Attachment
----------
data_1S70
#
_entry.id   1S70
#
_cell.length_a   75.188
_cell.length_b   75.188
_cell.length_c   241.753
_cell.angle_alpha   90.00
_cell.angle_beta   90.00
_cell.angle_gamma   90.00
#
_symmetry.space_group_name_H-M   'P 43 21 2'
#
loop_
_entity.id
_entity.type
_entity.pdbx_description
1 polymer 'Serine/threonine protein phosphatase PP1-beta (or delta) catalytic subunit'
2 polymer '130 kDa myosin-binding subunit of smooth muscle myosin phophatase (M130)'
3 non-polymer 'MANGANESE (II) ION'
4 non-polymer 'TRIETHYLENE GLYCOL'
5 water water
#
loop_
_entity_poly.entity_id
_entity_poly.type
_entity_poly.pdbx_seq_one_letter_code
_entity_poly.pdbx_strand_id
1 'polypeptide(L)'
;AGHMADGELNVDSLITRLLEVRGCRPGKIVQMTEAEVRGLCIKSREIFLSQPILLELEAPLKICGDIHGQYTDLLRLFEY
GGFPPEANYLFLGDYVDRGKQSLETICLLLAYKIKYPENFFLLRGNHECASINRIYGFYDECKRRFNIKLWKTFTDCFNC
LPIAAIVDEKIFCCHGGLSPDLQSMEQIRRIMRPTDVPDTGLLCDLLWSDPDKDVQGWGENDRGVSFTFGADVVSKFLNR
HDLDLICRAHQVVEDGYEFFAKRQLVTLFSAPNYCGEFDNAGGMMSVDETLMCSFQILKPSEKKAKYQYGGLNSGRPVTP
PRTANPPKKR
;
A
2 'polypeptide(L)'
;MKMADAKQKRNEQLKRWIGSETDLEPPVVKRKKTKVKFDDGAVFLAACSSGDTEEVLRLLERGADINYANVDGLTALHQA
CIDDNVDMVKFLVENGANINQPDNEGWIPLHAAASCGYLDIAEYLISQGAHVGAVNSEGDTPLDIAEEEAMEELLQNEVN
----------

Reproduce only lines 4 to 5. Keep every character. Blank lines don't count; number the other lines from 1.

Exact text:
#
_cell.length_a   75.188